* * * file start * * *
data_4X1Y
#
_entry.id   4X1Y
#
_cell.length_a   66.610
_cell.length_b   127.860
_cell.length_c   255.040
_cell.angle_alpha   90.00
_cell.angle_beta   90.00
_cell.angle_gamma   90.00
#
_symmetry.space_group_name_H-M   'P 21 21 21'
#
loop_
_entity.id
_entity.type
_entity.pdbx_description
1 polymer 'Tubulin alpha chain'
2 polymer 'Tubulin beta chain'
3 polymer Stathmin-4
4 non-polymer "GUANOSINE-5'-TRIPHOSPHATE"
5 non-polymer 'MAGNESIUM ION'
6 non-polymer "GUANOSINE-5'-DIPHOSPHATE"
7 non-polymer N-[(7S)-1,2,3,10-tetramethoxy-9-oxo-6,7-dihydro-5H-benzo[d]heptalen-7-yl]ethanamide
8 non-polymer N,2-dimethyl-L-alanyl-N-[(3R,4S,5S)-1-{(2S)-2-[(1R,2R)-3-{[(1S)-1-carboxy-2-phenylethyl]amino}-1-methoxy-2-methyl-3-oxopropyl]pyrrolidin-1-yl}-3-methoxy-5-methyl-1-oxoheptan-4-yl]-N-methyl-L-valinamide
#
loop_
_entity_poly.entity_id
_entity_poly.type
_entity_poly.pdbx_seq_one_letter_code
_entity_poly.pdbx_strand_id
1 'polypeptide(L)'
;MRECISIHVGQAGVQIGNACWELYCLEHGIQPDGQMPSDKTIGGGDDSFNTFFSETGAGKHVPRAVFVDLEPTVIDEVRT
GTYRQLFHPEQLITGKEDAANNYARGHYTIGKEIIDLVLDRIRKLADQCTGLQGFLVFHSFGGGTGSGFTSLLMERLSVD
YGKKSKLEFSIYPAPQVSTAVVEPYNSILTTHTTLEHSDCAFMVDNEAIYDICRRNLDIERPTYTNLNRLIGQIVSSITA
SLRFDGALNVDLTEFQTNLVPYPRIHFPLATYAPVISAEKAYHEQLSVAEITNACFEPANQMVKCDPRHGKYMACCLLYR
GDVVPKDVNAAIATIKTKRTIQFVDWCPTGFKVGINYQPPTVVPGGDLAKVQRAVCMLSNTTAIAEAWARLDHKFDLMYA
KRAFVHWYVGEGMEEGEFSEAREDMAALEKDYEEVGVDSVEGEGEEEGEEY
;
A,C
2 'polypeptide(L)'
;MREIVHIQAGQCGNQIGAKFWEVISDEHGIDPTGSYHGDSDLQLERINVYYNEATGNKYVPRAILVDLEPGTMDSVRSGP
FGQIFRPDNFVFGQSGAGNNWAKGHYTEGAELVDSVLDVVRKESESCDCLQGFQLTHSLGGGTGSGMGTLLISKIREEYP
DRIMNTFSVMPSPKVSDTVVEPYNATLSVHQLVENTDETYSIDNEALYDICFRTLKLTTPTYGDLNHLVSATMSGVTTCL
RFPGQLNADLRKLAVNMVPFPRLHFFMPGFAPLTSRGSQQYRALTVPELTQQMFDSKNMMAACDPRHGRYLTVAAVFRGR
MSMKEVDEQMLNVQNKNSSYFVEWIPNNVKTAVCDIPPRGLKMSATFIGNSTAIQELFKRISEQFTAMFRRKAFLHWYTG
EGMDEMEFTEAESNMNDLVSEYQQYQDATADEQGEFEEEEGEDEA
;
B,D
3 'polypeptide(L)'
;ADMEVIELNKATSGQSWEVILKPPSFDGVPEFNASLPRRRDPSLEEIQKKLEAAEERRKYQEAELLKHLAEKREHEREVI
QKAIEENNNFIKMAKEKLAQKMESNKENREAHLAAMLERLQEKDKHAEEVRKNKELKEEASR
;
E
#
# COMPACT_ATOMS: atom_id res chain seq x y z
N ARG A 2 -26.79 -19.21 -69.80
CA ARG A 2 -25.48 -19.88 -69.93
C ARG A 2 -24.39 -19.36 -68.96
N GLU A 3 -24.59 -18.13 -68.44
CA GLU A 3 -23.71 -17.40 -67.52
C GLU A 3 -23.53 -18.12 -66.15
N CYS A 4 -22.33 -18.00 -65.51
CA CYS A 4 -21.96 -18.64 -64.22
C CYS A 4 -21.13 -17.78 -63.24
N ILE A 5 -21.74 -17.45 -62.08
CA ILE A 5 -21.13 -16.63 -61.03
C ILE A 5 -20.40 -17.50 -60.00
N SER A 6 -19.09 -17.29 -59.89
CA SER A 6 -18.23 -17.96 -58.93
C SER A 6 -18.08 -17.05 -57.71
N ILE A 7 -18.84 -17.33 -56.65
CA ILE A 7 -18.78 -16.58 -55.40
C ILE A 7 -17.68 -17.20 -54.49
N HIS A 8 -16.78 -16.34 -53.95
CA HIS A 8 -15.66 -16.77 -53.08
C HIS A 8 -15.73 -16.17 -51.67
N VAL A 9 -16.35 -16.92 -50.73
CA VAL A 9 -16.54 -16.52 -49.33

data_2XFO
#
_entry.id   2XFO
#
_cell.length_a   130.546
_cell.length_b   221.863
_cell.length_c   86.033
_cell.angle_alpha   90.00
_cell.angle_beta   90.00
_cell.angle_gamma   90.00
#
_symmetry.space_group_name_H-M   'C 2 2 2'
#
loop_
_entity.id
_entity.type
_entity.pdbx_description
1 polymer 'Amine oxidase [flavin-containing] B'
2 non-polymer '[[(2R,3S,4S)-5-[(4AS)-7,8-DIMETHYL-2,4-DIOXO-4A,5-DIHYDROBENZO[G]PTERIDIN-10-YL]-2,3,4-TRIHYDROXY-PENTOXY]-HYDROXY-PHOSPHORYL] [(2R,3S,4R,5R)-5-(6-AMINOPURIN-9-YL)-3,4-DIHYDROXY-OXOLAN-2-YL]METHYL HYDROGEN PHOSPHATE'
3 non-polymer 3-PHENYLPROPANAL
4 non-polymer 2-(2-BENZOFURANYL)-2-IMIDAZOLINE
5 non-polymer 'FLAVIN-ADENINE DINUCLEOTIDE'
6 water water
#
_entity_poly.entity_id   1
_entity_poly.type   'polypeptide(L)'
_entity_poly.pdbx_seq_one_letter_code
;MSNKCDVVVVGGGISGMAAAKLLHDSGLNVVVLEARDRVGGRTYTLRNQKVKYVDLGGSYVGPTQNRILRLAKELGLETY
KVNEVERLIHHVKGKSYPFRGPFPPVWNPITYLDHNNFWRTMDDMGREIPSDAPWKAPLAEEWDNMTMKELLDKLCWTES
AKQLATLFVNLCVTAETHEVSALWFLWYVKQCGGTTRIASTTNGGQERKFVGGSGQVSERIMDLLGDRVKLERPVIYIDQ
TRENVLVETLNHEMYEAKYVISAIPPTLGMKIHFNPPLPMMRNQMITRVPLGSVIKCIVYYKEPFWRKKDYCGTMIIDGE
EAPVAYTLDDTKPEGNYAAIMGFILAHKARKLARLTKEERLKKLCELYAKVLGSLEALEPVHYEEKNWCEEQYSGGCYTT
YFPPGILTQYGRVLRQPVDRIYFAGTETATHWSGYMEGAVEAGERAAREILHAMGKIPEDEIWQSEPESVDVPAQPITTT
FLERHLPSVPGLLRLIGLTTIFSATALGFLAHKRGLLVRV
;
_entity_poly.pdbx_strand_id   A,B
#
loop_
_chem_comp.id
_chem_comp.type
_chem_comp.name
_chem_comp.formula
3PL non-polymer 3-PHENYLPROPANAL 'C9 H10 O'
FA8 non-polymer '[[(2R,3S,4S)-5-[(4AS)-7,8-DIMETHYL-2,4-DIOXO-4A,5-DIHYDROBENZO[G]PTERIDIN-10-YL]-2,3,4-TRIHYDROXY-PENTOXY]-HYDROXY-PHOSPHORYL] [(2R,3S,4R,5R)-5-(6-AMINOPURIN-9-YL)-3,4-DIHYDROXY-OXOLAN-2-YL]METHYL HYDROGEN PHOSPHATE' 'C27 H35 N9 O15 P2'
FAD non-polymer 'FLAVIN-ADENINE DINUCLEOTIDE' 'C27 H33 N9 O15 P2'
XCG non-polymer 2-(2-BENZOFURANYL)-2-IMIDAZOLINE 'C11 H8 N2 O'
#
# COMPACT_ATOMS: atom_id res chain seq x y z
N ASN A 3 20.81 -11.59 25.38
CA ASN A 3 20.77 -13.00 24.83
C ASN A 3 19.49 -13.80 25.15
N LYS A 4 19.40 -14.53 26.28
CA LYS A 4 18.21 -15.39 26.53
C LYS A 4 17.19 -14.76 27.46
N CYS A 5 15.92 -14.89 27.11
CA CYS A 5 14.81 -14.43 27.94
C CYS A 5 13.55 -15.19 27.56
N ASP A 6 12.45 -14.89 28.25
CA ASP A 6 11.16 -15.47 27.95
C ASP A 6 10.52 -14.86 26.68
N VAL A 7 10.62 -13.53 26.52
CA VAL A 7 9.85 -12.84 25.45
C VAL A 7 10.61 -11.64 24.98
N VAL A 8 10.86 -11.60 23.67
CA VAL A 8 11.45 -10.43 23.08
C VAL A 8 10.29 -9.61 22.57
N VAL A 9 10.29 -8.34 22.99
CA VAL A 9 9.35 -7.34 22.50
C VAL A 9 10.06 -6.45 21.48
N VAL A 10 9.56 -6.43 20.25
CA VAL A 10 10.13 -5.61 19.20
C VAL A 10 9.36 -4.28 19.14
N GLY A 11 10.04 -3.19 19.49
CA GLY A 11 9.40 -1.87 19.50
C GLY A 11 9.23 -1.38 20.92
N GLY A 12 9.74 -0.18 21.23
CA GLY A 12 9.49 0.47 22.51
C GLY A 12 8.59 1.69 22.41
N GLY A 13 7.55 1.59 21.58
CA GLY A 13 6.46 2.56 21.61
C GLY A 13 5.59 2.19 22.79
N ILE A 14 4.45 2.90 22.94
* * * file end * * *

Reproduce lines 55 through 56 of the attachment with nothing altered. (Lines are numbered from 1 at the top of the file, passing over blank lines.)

#
# COMPACT_ATOMS: atom_id res chain seq x y z